- Educates and delegates responsibility to trusted persons. “Now listen to me [Moses receives instruction from Jethro, his father-in-law]: I will give you counsel, and God be with you. You be the people’s representative before God, and you bring the disputes to God, then teach them the statutes and the laws, and make known to them the way in which they are to walk and the work they are to do. Furthermore, you shall select out of all the people able men who fear God, men of truth, those who hate dishonest gain; and you shall place these over them as leaders of thousands, of hundreds, of fifties and of tens. Let them judge the people at all times; and let it be that every major dispute they will bring to you, but every minor dispute they themselves will judge. So it will be easier for you, and they will bear the burden with you” (Exo 18:19-22).
- Is compassionate, kind, humble, gentle, patient, forgiving and loving. “So, as those who have been chosen of God, holy and beloved, put on a heart of compassion, kindness, humility, gentleness and patience; bearing with one another, and forgiving each other, whoever has a complaint against anyone; just as the Lord forgave you, so also should you. Beyond all these things put on love, which is the perfect bond of unity” (Col 3:12-14) “I, the prisoner of the Lord, implore you to walk in a manner worthy of the calling with which you have been called, with all humility and gentleness, with patience, showing tolerance for one another in love” (Eph 4:1-2).
- Looks out for the interests of others. “Do nothing from selfishness or empty conceit, but with humility of mind regard one another as more important than yourselves; do not merely look out for your own personal interests, but also for the interests of others” (Phi 2:3-4).
- Encourages and builds others up. “Let no unwholesome word proceed from your mouth, but only such a word as is good for building someone up according to the need of the moment, so that it will give grace to those who hear” (Eph 4:29). “Therefore encourage one another and build up one another, just as you also are doing” (1 Th 5:11).
- Pursues peace rather than strife. “Depart from evil and do good; seek peace and pursue it” (Psa 34:14). “So then we pursue the things which make for peace and the building up of one another” (Rom 14:19).
- Recognizes his/her authority and uses it to serve others, not to tear them down. “You know that the rulers of the Gentiles lord it over them, and their great men exercise authority over them. It is not this way among you, but whoever wishes to become great among you shall be your servant, and whoever wishes to be first among you shall be your slave; just as the Son of Man did not come to be served, but to serve, and to give His life a ransom for many” (Mat 20:25-28; cf. John 13:1-17).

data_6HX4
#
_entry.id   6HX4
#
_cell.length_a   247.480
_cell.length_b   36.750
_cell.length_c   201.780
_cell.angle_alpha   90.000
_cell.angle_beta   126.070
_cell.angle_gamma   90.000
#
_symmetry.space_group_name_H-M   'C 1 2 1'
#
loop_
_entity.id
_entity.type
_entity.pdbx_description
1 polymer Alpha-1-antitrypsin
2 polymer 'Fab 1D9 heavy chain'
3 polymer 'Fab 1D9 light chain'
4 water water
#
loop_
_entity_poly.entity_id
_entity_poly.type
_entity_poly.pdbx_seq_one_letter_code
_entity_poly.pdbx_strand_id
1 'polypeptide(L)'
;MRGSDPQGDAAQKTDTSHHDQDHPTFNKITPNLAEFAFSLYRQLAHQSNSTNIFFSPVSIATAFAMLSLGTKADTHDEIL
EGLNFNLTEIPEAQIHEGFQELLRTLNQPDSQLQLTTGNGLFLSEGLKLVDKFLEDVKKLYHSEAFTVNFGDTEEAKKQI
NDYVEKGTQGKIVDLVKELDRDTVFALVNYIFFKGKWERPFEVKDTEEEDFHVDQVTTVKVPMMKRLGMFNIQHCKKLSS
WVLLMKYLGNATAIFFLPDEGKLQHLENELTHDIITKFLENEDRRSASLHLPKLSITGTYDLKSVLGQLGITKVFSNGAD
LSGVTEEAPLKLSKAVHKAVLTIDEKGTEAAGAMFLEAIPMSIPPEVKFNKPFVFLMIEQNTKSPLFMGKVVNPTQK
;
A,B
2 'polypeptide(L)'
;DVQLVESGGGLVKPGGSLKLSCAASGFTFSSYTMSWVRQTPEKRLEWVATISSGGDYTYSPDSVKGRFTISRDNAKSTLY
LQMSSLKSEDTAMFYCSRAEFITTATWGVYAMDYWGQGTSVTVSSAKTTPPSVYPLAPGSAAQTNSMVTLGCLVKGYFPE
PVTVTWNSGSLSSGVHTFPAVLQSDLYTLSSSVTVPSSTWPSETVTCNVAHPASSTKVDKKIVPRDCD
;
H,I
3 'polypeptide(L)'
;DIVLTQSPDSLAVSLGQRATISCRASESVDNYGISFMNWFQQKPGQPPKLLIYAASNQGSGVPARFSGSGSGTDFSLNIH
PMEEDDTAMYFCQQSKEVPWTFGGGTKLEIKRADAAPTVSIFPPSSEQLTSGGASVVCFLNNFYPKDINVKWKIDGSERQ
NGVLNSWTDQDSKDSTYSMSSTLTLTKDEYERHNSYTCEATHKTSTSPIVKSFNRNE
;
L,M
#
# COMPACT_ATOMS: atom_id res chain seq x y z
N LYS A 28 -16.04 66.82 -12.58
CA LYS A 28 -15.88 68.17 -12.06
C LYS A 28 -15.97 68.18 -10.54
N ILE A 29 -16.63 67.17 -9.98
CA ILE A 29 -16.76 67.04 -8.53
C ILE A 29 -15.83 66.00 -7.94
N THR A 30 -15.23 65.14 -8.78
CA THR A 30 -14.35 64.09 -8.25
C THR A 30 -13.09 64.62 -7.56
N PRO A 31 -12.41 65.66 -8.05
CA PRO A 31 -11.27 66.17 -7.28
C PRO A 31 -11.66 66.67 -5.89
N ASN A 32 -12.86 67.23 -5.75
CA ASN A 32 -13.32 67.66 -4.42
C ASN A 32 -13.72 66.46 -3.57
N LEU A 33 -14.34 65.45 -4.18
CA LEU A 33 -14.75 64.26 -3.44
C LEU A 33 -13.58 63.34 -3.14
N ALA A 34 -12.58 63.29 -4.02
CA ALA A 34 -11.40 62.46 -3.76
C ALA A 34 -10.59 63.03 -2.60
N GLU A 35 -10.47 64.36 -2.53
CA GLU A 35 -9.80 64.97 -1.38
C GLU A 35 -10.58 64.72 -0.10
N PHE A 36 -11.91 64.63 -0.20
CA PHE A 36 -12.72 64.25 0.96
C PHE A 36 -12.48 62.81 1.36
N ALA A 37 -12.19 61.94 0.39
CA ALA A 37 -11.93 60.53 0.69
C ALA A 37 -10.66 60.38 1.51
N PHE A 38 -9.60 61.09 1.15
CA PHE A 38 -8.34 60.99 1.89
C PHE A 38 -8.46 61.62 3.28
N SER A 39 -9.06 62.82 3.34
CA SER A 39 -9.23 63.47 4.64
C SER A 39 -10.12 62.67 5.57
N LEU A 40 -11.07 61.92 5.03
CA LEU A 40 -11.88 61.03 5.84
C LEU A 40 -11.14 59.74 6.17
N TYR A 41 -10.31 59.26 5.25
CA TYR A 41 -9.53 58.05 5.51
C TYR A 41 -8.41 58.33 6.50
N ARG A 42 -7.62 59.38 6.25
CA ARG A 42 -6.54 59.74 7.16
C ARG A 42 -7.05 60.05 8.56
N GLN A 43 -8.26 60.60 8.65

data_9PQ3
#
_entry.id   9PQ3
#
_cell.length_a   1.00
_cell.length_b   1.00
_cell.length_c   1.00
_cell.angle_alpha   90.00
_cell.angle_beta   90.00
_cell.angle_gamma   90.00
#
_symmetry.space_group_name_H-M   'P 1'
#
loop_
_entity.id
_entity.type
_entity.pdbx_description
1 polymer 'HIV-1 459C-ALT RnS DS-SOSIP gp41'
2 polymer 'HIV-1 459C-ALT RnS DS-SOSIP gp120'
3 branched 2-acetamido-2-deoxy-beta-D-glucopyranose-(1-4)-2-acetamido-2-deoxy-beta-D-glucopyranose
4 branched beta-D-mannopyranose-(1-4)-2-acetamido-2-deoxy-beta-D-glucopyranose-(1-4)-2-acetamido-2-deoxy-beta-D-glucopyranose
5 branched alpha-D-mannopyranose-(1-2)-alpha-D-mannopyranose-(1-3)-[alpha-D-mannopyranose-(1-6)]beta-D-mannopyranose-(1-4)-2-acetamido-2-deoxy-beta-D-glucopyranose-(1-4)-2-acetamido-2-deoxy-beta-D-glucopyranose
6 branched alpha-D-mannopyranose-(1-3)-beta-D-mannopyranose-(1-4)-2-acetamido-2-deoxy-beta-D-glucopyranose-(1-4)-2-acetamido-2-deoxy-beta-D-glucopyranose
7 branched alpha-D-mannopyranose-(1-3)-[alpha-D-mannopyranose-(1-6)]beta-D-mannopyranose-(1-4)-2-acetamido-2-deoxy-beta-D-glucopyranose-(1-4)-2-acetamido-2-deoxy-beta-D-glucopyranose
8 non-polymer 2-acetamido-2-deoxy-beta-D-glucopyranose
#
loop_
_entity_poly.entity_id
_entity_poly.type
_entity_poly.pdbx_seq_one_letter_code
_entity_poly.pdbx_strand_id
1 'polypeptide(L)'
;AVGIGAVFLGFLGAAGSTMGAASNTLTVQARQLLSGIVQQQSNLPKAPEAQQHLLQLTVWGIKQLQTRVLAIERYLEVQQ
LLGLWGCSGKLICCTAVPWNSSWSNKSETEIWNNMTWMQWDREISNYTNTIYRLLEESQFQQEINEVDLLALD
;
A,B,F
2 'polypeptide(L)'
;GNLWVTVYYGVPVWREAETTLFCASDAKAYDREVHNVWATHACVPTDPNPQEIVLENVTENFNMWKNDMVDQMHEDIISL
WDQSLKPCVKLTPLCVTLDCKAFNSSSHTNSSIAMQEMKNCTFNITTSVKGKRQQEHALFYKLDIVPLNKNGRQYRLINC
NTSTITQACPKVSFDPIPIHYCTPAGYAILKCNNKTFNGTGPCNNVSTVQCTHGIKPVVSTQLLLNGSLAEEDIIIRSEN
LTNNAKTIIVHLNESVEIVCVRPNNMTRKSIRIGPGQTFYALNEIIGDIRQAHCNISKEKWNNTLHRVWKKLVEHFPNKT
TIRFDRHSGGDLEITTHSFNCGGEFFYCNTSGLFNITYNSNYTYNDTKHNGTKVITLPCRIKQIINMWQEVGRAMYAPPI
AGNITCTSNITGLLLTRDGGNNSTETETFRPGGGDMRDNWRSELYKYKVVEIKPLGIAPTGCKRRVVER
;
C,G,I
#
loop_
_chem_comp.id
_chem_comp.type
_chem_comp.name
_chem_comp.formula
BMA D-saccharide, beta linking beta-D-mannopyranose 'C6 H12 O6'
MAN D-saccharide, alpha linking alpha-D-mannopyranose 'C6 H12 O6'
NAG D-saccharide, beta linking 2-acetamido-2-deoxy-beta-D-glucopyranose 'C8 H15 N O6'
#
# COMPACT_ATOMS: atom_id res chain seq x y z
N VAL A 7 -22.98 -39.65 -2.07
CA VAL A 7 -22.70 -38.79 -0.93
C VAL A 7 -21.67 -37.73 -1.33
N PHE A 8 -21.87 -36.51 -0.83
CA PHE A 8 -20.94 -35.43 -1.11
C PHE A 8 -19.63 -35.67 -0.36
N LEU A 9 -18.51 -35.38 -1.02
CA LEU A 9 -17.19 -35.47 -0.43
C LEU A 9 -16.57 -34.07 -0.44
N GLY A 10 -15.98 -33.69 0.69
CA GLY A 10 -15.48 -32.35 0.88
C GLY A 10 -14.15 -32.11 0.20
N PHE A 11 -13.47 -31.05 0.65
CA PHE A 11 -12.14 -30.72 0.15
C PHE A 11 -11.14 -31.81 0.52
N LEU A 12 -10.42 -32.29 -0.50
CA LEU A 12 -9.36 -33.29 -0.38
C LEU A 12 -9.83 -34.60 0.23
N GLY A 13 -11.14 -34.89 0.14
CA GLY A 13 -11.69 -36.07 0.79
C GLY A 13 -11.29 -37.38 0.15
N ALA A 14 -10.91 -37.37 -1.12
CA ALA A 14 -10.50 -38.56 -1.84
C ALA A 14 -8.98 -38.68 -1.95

- Rebukes wickedness. “He who says to the wicked, ‘You are righteous,’ peoples will curse him, nations will abhor him; but to those who rebuke the wicked will be delight, and a good blessing will come upon them” (Pro 24:24-25). “We urge you, brethren, admonish the unruly, encourage the fainthearted, help the weak, be patient with everyone” (1 Th 5:14).
- Is slow to anger. “He who is slow to anger is better than the mighty, and he who rules his spirit, than he who captures a city” (Pro 16:32). “He who restrains his words has knowledge, and he who has a cool spirit is a man of understanding” (Pro 17:27; cf. 15:18; 19:11; 29:11).
- Is not argumentative. “The Lord’s bond-servant must not be quarrelsome, but be kind to all, able to teach, patient when wronged, with gentleness correcting those who are in opposition, if perhaps God may grant them repentance leading to the knowledge of the truth” (2 Tim 2:24-25).
- Uses wise and gracious words. “The mouth of the righteous utters wisdom, and his tongue speaks justice” (Psa 37:30). “Words from the mouth of a wise man are gracious, while the lips of a fool consume him” (Ecc 10:12), and “Let your speech always be with grace, as though seasoned with salt, so that you will know how you should respond to each person” (Col 4:6).
On a day to day basis, the good leader is one who will listen to you, stand up for you, trust you and not micromanage every aspect of your work. They communicate clearly, constantly, and in a collaborative manner. They seek your advice, listen to your concerns, and consult you on the best solutions for success. They set high expectations and encourage you to be the best you can be, operating according to agency standards, and striving for new heights of excellence. They also care about your life outside of work and want you to have good physical, social, and mental health. Lastly, the good boss can be tough when needed. They live in reality and know there are some who will not respond to their leadership, and, may be required to use their authority to reprimand and/or terminate staff; however, this is always a last recourse after all other positive strategies have failed. Overall, I see the good boss as one who lives sacrificially for the benefit of others, always desiring their success as well as the success of the agency.
Dr. Steven R. Cook
- The Christian Gospel
- Contrasting Good and Bad Leaders
- What is Integrity
- Biblical Qualifications for the Church Elder
- Twelve Ways to Deal with the Bad Boss
- Submission to Authority – Part I
- Submission to Authority – Part II
- Submission to Authority – Part III
 Warren W. Wiersbe, On Being a Leader for God (Grand Rapids, MI: Baker Books, 2011), 18.
 Unless otherwise noted, all Scripture references are the New American Standard Bible.